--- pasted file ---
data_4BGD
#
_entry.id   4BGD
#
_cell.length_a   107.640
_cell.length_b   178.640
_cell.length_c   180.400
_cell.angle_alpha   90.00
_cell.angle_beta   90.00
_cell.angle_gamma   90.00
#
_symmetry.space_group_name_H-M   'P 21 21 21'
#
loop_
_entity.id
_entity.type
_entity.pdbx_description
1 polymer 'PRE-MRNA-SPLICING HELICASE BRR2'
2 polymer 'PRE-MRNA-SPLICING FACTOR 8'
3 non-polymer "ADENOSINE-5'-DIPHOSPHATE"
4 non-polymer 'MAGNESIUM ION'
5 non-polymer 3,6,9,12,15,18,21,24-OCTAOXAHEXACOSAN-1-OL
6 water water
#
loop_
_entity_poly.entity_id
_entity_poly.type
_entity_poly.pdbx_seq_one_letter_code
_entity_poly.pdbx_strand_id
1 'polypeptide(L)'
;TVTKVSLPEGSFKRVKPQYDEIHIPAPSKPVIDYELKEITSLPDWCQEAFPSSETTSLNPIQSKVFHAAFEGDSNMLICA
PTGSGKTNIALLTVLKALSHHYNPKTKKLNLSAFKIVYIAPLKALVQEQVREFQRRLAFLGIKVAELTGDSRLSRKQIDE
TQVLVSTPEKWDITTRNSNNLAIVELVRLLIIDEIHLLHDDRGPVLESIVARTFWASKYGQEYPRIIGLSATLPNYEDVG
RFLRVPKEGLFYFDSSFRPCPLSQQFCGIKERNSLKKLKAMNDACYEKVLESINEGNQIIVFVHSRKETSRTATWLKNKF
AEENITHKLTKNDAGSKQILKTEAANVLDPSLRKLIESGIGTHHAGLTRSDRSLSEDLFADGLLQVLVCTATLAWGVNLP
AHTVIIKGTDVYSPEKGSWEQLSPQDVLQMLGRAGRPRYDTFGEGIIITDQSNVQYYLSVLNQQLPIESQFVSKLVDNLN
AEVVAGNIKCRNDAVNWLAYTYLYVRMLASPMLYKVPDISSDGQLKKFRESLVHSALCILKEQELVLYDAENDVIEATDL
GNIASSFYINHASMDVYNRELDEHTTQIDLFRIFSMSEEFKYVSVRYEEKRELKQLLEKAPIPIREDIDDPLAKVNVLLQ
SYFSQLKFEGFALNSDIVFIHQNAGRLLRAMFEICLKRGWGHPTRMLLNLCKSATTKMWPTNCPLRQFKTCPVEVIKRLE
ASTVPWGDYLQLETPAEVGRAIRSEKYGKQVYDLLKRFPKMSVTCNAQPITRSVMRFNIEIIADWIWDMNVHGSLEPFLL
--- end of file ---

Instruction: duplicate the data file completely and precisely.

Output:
data_4BGD
#
_entry.id   4BGD
#
_cell.length_a   107.640
_cell.length_b   178.640
_cell.length_c   180.400
_cell.angle_alpha   90.00
_cell.angle_beta   90.00
_cell.angle_gamma   90.00
#
_symmetry.space_group_name_H-M   'P 21 21 21'
#
loop_
_entity.id
_entity.type
_entity.pdbx_description
1 polymer 'PRE-MRNA-SPLICING HELICASE BRR2'
2 polymer 'PRE-MRNA-SPLICING FACTOR 8'
3 non-polymer "ADENOSINE-5'-DIPHOSPHATE"
4 non-polymer 'MAGNESIUM ION'
5 non-polymer 3,6,9,12,15,18,21,24-OCTAOXAHEXACOSAN-1-OL
6 water water
#
loop_
_entity_poly.entity_id
_entity_poly.type
_entity_poly.pdbx_seq_one_letter_code
_entity_poly.pdbx_strand_id
1 'polypeptide(L)'
;TVTKVSLPEGSFKRVKPQYDEIHIPAPSKPVIDYELKEITSLPDWCQEAFPSSETTSLNPIQSKVFHAAFEGDSNMLICA
PTGSGKTNIALLTVLKALSHHYNPKTKKLNLSAFKIVYIAPLKALVQEQVREFQRRLAFLGIKVAELTGDSRLSRKQIDE
TQVLVSTPEKWDITTRNSNNLAIVELVRLLIIDEIHLLHDDRGPVLESIVARTFWASKYGQEYPRIIGLSATLPNYEDVG
RFLRVPKEGLFYFDSSFRPCPLSQQFCGIKERNSLKKLKAMNDACYEKVLESINEGNQIIVFVHSRKETSRTATWLKNKF
AEENITHKLTKNDAGSKQILKTEAANVLDPSLRKLIESGIGTHHAGLTRSDRSLSEDLFADGLLQVLVCTATLAWGVNLP
AHTVIIKGTDVYSPEKGSWEQLSPQDVLQMLGRAGRPRYDTFGEGIIITDQSNVQYYLSVLNQQLPIESQFVSKLVDNLN
AEVVAGNIKCRNDAVNWLAYTYLYVRMLASPMLYKVPDISSDGQLKKFRESLVHSALCILKEQELVLYDAENDVIEATDL
GNIASSFYINHASMDVYNRELDEHTTQIDLFRIFSMSEEFKYVSVRYEEKRELKQLLEKAPIPIREDIDDPLAKVNVLLQ
SYFSQLKFEGFALNSDIVFIHQNAGRLLRAMFEICLKRGWGHPTRMLLNLCKSATTKMWPTNCPLRQFKTCPVEVIKRLE
ASTVPWGDYLQLETPAEVGRAIRSEKYGKQVYDLLKRFPKMSVTCNAQPITRSVMRFNIEIIADWIWDMNVHGSLEPFLL